Facebook told to introduce 'contracts for parents' after murder of Leeds teacher Ann Maguire

Ann Maguire and Will Cornick, who stabbed the teacher to death
Ann Maguire and Will Cornick, who stabbed the teacher to death
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A coroner has demanded Facebook introduce contracts to make parents responsible for their children's messaging in the wake of Leeds' school teacher Ann Maguire's killing by a pupil.

There were "missed opportunities to share and record problem behaviour" before a teenager murdered teacher Ann Maguire in a classroom, an inquest jury has said.

Mrs Maguire, 61, was stabbed to death by 15-year-old Will Cornick at Corpus Christi Catholic College, in Leeds, in April 2014.

A jury at Wakefield Coroner's Court returned a conclusion of unlawful killing on Wednesday.

The jury added: "Overall communication leading up to the incident was inadequate.

"There were missed opportunities to share and record problem behaviour. "

It also said: "The safeguarding policy was not followed as no 'cause for concern' was recorded around the pupil's use of alcohol."

Coroner Kevin McLoughlin said he now wanted Facebook and other social media companies to introduce contracts to make parents responsible for their children's messaging.

Mr McLoughlin said he will write to the digital minister Matthew Hancock to suggest social media platforms require any 13 to 18-year-olds have a named parent on their application to open an account.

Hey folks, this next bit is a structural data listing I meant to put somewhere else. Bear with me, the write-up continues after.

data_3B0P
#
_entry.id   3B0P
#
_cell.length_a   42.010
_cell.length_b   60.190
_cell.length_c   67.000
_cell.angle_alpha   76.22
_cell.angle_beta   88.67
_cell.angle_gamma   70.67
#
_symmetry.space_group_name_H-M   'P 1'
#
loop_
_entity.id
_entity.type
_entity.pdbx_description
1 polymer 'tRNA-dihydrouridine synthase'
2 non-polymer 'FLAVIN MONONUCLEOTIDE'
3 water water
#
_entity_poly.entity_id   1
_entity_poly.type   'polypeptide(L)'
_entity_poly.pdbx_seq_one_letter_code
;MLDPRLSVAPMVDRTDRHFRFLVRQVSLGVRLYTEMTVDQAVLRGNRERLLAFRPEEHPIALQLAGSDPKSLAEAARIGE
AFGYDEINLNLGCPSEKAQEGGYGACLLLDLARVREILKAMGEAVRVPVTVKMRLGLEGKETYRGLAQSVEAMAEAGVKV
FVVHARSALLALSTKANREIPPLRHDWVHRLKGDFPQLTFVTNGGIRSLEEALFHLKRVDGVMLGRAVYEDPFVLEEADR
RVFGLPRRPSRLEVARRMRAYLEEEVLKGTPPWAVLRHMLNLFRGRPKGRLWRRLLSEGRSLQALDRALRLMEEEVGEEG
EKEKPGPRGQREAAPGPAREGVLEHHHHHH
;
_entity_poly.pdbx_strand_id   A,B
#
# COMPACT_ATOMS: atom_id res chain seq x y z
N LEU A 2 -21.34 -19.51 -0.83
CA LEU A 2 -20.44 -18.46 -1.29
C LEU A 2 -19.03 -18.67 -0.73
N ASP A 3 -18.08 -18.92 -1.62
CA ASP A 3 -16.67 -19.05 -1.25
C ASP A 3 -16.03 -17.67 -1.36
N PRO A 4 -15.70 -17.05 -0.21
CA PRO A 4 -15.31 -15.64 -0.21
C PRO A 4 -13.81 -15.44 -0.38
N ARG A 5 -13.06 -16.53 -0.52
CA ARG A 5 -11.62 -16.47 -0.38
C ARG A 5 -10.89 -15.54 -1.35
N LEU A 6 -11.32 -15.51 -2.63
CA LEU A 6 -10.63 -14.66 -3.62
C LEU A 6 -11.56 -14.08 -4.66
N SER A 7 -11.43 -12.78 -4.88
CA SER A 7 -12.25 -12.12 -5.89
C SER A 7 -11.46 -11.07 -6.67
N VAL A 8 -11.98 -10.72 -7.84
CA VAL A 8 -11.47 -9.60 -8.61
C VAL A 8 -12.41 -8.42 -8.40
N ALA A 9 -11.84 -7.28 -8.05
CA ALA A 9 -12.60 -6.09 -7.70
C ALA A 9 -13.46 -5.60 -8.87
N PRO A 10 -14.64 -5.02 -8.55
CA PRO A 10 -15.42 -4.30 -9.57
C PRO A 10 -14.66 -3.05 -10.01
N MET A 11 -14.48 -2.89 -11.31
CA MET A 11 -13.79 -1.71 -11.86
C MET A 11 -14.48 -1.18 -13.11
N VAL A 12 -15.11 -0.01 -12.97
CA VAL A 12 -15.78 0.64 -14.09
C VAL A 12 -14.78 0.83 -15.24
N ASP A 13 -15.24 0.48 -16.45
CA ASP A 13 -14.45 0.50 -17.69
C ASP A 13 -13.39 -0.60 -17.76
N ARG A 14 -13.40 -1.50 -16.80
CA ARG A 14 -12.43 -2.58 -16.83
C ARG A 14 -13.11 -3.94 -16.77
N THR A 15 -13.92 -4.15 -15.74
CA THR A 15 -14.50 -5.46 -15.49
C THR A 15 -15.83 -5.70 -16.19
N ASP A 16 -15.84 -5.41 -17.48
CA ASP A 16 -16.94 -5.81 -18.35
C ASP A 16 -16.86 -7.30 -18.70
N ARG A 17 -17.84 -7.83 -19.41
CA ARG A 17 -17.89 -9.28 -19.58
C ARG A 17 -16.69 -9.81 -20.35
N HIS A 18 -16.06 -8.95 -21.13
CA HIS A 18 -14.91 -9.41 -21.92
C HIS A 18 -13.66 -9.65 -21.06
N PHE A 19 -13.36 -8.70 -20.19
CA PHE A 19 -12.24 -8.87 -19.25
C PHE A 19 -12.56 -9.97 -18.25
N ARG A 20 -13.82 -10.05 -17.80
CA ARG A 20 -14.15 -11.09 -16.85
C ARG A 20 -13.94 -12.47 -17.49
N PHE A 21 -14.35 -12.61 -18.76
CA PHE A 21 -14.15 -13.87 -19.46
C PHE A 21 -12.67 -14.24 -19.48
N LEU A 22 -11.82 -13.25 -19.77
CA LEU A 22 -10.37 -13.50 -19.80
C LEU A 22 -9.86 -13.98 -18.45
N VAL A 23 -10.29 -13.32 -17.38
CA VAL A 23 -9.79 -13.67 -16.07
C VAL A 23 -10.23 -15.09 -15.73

He said parents should have the right to monitor their children's activity. Mr McLoughlin said: "Any parent's responsibility transcends any teenager's entitlement to privacy." The coroner's remarks follow the evidence that Cornick exchanged a series of Facebook messages with a friend outlining his hatred for Mrs Maguire and his plans to harm her.

After the inquest, Ann’s husband Don Maguire, said: “The jury has now started the process of learning lessons which should have been started three and a half years ago. We want to thank the jury for their careful consideration of the evidence presented. The next step has to be to dig deeper and find out more.

“We still believe there is more to learn and we are disappointed that there is still evidence that has not been heard. During the inquest, we have heard teachers, police officers and Ofsted inspectors all trying to speculate why no student reported the fact of a 34cm knife being brought into school accompanied by threats to kill a teacher.

"None of those adults have been able to explain why it was not reported.

“We don’t seek to blame anyone, simply to understand what went wrong on that day to prevent it happening again”.

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